ICD-10 Diagnosis Code G40.409

Oth generalized epilepsy, not intractable, w/o stat epi

Diagnosis Code G40.409

ICD-10: G40.409
Short Description: Oth generalized epilepsy, not intractable, w/o stat epi
Long Description: Other generalized epilepsy and epileptic syndromes, not intractable, without status epilepticus
This is the 2017 version of the ICD-10-CM diagnosis code G40.409

Valid for Submission
The code G40.409 is valid for submission for HIPAA-covered transactions.

Code Classification
  • Diseases of the nervous system (G00–G99)
    • Episodic and paroxysmal disorders (G40-G47)
      • Epilepsy and recurrent seizures (G40)

Information for Medical Professionals

Diagnostic Related Groups
The diagnosis code G40.409 is grouped in the following Diagnostic Related Group(s) (MS-DRG v33.0)

  • SEIZURES WITH MCC 100
  • SEIZURES WITHOUT MCC 101

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The ICD-10 and ICD-9 GEMs are used to facilitate linking between the diagnosis codes in ICD-9-CM and the new ICD-10-CM code set. The GEMs are the raw material from which providers, health information vendors and payers can derive specific applied mappings to meet their needs.

Synonyms
  • Akinetic seizure without atonia
  • Atonic epilepsy
  • Atonic seizure
  • Atonic seizure, non-refractory
  • Clonic seizure
  • Clonic seizure, non-refractory
  • Cryptogenic generalized epilepsy
  • Cryptogenic myoclonic epilepsy
  • Depletion of mitochondrial deoxyribonucleic acid
  • Early infantile epileptic encephalopathy with suppression bursts
  • Early infantile epileptic encephalopathy with suppression bursts
  • Early infantile epileptic encephalopathy, non-refractory
  • Early myoclonic encephalopathy
  • Early myoclonic encephalopathy, non-refractory
  • Epileptic seizure
  • Epileptic seizure
  • Epileptic seizure
  • Epileptic seizure
  • Epileptic seizure
  • Epileptic seizure
  • Epileptic seizure witnessed by provider of history other than subject
  • Epileptic seizures - akinetic
  • Epileptic seizures - atonic
  • Epileptic seizures - clonic
  • Epileptic seizures - myoclonic
  • Epileptic seizures - tonic
  • Eyelid myoclonus with absences
  • First generalized onset seizure
  • Generalized convulsive epilepsy
  • Generalized convulsive epilepsy, non-refractory
  • Generalized epilepsy with febrile seizures plus
  • Generalized epilepsy with febrile seizures plus, non-refractory
  • Generalized seizure
  • Generalized seizure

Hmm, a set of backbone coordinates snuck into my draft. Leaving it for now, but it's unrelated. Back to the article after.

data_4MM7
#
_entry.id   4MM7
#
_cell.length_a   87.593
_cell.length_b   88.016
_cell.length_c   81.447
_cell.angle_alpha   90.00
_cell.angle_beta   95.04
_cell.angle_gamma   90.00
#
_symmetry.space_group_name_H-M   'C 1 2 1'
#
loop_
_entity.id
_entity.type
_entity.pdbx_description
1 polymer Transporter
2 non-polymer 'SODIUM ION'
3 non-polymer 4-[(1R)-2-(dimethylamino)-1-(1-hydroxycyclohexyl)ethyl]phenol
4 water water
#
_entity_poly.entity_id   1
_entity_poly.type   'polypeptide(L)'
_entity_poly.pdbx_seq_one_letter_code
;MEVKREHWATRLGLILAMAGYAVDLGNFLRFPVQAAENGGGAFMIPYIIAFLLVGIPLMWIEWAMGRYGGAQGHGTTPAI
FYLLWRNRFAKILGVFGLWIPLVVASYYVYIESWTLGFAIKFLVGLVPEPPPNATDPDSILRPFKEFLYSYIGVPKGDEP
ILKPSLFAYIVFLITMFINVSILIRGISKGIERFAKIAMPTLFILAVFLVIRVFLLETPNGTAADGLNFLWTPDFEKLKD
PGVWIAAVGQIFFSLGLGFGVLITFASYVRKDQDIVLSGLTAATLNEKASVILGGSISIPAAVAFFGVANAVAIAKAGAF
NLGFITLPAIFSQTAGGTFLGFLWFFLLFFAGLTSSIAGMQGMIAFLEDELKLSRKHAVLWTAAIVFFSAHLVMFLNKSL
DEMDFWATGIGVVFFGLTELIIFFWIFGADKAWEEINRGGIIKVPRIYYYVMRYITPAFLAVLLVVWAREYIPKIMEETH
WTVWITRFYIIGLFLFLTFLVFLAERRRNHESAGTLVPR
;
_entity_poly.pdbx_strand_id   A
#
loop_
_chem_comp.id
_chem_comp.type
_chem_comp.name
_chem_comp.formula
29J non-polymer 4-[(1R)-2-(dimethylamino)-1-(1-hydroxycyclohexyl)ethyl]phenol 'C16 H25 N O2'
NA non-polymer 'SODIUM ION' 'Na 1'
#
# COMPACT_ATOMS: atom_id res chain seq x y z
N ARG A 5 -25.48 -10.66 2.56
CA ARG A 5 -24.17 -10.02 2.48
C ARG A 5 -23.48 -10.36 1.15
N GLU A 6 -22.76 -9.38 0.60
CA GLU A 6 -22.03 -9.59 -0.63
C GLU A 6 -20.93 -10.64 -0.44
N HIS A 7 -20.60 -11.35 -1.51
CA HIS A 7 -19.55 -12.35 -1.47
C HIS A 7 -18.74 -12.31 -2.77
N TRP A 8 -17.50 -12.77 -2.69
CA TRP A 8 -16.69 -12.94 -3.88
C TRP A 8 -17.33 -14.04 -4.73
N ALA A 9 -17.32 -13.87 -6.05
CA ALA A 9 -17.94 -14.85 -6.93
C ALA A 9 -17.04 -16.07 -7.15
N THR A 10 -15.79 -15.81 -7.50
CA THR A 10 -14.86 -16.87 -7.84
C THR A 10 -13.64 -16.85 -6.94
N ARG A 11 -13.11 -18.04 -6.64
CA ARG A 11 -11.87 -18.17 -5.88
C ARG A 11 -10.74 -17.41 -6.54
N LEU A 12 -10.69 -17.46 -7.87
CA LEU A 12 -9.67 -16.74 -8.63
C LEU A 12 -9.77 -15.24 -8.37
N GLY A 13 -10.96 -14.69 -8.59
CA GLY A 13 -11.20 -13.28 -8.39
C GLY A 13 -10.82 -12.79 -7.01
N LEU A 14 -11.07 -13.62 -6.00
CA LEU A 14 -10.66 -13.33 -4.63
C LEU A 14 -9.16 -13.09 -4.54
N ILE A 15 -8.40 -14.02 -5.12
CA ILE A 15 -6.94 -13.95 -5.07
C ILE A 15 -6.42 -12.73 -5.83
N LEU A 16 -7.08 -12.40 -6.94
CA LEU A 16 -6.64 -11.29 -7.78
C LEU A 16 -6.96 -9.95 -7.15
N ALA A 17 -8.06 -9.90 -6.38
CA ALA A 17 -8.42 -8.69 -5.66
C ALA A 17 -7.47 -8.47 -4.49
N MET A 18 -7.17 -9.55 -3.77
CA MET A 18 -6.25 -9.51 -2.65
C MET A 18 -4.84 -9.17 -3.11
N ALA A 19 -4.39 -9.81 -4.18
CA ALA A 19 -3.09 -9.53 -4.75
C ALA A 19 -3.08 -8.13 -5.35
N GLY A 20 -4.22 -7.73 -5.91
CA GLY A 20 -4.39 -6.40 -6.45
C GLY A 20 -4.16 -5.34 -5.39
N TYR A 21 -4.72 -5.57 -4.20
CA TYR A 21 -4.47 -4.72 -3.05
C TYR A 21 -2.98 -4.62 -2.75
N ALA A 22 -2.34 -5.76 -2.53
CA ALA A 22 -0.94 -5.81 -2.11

• Generalized seizure
  • Generalized seizure
  • Hereditary cerebellar degeneration
  • Idiopathic myoclonic epilepsy
  • Long atonic seizure
  • Myoclonic absence epilepsy
  • Myoclonic absence epilepsy, non-refractory
  • Myoclonic astatic epilepsy
  • Myoclonic astatic epilepsy, non-refractory
  • Myoclonic encephalopathy
  • Myoclonic epilepsy - ragged red fibers
  • Myoclonic epilepsy myopathy sensory ataxia
  • Myoclonic epilepsy of early childhood
  • Myoclonic seizure
  • Myoclonic seizure
  • Myoclonic seizure, non-refractory
  • On examination - petit mal fit
  • Photogenic epilepsy
  • Pitt-Hopkins syndrome
  • Post infectious grand mal epilepsy
  • Progressive myoclonic epilepsy
  • Progressive myoclonic epilepsy
  • Progressive myoclonus epilepsy with ataxia
  • Salaam spasm
  • Secondarily generalized seizures
  • Severe myoclonic epilepsy in infancy
  • Severe myoclonic epilepsy in infancy, non-refractory
  • Single epileptic seizure
  • Single seizure
  • Spinal muscular atrophy with progressive myoclonic epilepsy
  • Symptomatic generalized epilepsy
  • Symptomatic generalized epilepsy
  • Symptomatic myoclonic epilepsy
  • Tonic seizure
  • Tonic seizures, non-refractory
  • Tonic-clonic seizure
  • Tonic-clonic seizure
  • Tonic-clonic seizure, non-refractory

Information for Patients


Epilepsy

Epilepsy is a brain disorder that causes people to have recurring seizures. The seizures happen when clusters of nerve cells, or neurons, in the brain send out the wrong signals. People may have strange sensations and emotions or behave strangely. They may have violent muscle spasms or lose consciousness.

Epilepsy has many possible causes, including illness, brain injury, and abnormal brain development. In many cases, the cause is unknown.

Doctors use brain scans and other tests to diagnose epilepsy. It is important to start treatment right away. There is no cure for epilepsy, but medicines can control seizures for most people. When medicines are not working well, surgery or implanted devices such as vagus nerve stimulators may help. Special diets can help some children with epilepsy.

NIH: National Institute of Neurological Disorders and Stroke

  • Brain surgery
  • EEG
  • Epilepsy
  • Epilepsy - children
  • Epilepsy - children - discharge
  • Epilepsy or seizures - discharge


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